Class sizes raise questions

Published 10:56 pm Friday, December 9, 2011

The issue of class sizes once again was an item of contention at the School Board’s monthly meeting this week.

Discussion about student-teacher ratios and the number of students in each class has come up at the last three School Board meetings, either during the public’s comments or board business.

During Thursday’s meeting, Deputy Superintendent Jacqueline Chavis shared the average student-teacher ratios for each grade level at all of the city’s schools with the School Board.

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“It will fluctuate,” she said. “Some classes will be larger, and some will be smaller.”

In the division’s middle schools, sixth-grade class sizes vary from 22 to 23 students; seventh grades usually have 21 to 22, and eighth-grade classes on average have 19 to 20 students.

High school class sizes are organized by subject area, with math at 23 students, English at 22 and science at 24.

While Chavis discussed the numbers for middle and high schools, the board spent most of its time talking about the elementary class sizes.

Throughout the division’s elementary schools, kindergarten and first-grade classes on average have 21 students, second and third grades have about 20 in each class, fourth-grade classes have 26 and fifth grade averages 23 students in each class.

“In the upper grades, the state will allow us to add more students into those classes as opposed to the lower grades,” Chavis said.

The school division receives state funding if it keeps its kindergarten through third grades below a certain number, which is calculated using its free and reduced-price lunch percentage.

Superintendent Deran Whitney said he knows some parents are concerned that their students’ classes have more students than the average, and this can be especially problematic in schools, like Creekside and Florence Bowser, where the districts are experiencing population growth.

“When we have a class of 25 in the areas that have much growth, that is an area of concern,” he said. “We need to address that, whether it’s adding a new school or adding a new teacher.”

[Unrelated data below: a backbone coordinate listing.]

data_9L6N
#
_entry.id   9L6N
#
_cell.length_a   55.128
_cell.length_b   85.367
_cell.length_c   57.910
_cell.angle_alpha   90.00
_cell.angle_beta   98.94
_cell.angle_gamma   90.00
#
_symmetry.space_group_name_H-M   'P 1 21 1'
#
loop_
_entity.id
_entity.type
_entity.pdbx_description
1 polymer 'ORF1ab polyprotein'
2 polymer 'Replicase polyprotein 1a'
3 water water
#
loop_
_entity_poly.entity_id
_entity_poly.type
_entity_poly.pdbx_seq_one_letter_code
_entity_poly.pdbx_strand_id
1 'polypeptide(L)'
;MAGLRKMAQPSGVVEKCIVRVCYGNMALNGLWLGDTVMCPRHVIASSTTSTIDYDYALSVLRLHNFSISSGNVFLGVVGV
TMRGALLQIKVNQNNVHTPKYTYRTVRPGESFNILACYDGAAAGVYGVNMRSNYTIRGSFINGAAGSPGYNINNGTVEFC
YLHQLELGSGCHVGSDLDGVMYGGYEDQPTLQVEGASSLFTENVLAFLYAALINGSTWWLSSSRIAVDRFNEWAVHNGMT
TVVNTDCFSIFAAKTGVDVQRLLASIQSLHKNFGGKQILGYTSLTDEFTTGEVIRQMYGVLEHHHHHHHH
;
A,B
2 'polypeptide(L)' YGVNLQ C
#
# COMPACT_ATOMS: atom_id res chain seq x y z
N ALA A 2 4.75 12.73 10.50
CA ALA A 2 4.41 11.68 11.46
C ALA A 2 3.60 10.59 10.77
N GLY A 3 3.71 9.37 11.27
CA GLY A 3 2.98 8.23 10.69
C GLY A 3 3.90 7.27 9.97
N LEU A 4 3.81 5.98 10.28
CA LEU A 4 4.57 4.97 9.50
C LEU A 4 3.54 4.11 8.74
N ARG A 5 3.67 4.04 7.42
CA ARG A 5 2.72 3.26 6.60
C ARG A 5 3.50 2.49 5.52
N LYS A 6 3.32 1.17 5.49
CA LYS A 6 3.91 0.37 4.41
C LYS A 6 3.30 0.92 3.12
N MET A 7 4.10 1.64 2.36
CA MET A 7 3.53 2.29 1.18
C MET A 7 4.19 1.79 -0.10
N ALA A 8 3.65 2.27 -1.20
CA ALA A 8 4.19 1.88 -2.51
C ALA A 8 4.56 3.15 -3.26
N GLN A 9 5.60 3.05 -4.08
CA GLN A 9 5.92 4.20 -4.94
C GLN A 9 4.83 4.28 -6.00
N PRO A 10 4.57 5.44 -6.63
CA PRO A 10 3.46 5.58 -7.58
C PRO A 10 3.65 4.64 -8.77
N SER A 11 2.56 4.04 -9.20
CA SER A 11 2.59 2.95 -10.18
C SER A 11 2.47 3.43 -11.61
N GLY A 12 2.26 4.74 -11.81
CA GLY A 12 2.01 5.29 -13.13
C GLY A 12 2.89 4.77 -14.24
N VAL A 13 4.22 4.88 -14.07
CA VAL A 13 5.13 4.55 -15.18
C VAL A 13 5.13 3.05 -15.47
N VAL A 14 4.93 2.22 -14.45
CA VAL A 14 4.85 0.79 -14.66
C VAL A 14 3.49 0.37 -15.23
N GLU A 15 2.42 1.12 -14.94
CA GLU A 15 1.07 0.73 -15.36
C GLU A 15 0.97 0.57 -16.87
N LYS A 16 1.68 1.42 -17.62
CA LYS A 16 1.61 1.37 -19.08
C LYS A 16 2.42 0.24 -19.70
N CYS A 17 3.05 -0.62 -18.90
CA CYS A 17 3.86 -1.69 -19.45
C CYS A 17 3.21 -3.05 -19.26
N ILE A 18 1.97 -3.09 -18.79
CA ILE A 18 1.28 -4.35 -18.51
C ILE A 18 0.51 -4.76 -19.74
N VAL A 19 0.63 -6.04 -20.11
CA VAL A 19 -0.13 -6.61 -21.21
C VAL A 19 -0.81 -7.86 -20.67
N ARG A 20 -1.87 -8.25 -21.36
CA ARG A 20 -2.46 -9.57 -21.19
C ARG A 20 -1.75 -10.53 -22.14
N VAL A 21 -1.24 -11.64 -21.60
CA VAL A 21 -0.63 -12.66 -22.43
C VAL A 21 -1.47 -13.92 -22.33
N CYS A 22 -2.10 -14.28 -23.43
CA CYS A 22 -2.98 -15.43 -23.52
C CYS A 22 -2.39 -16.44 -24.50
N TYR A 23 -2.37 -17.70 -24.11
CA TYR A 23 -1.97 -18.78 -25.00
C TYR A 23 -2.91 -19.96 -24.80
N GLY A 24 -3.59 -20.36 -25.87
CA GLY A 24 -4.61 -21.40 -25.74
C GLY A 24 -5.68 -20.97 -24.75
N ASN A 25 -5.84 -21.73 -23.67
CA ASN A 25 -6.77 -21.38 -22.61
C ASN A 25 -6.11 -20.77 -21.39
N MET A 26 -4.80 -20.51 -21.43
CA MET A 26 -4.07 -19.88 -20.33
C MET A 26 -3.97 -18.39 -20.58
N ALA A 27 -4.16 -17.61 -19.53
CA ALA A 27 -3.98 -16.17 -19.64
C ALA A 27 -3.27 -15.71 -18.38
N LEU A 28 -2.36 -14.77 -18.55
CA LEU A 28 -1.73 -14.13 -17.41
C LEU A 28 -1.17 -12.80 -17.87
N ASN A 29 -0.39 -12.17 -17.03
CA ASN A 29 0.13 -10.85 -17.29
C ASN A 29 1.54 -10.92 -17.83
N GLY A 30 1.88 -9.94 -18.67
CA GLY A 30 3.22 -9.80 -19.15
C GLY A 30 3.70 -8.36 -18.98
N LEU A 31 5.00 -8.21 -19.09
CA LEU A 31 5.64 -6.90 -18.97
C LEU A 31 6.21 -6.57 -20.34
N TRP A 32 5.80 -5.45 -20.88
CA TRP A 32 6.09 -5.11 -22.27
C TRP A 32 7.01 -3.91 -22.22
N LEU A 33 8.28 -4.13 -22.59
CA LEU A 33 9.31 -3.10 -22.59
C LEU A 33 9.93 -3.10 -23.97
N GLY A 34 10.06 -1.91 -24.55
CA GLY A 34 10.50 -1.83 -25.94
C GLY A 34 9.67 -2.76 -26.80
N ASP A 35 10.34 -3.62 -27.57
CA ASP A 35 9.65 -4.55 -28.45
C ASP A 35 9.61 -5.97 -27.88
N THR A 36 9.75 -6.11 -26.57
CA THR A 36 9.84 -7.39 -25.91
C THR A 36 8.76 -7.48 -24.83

Board member Linda Bouchard asked Chavis what the division will do if class sizes at schools that have reached the cap continue to increase during the year.

“At Creekside, for example, kids are coming in every day,” she said. “How are we going to handle that? How large are we going to let these kindergarten classes get?”

Whitney told her, “If it continues to go to the 27s and 30s, we’re going to have to add another teacher.”

Board member Phyllis Byrum asked how budget cuts in recent years have affected the class sizes.

Whitney said most positions that have been cut aren’t people who have lost their jobs — many are positions that weren’t filled and were being held in case the division finds money for them.

“If those positions were still available, instead of moving that teacher or transferring that teacher, we would have added a new teacher at Creekside for one of those positions that hadn’t been filled,” he said. “It’s always good to have a budget with some teachers available for possible growth.”

Chavis pointed out that classes containing students with special needs and special education classes maintain smaller sizes.

“You have to be careful looking at the average,” she said. “It does vary.”

Whitney said the teachers have had to adjust to having more kids in their classrooms.

“If I had 18, that’s less students I have to monitor; I can get around easier,” he said. “But with 25, I might have to be more creative.”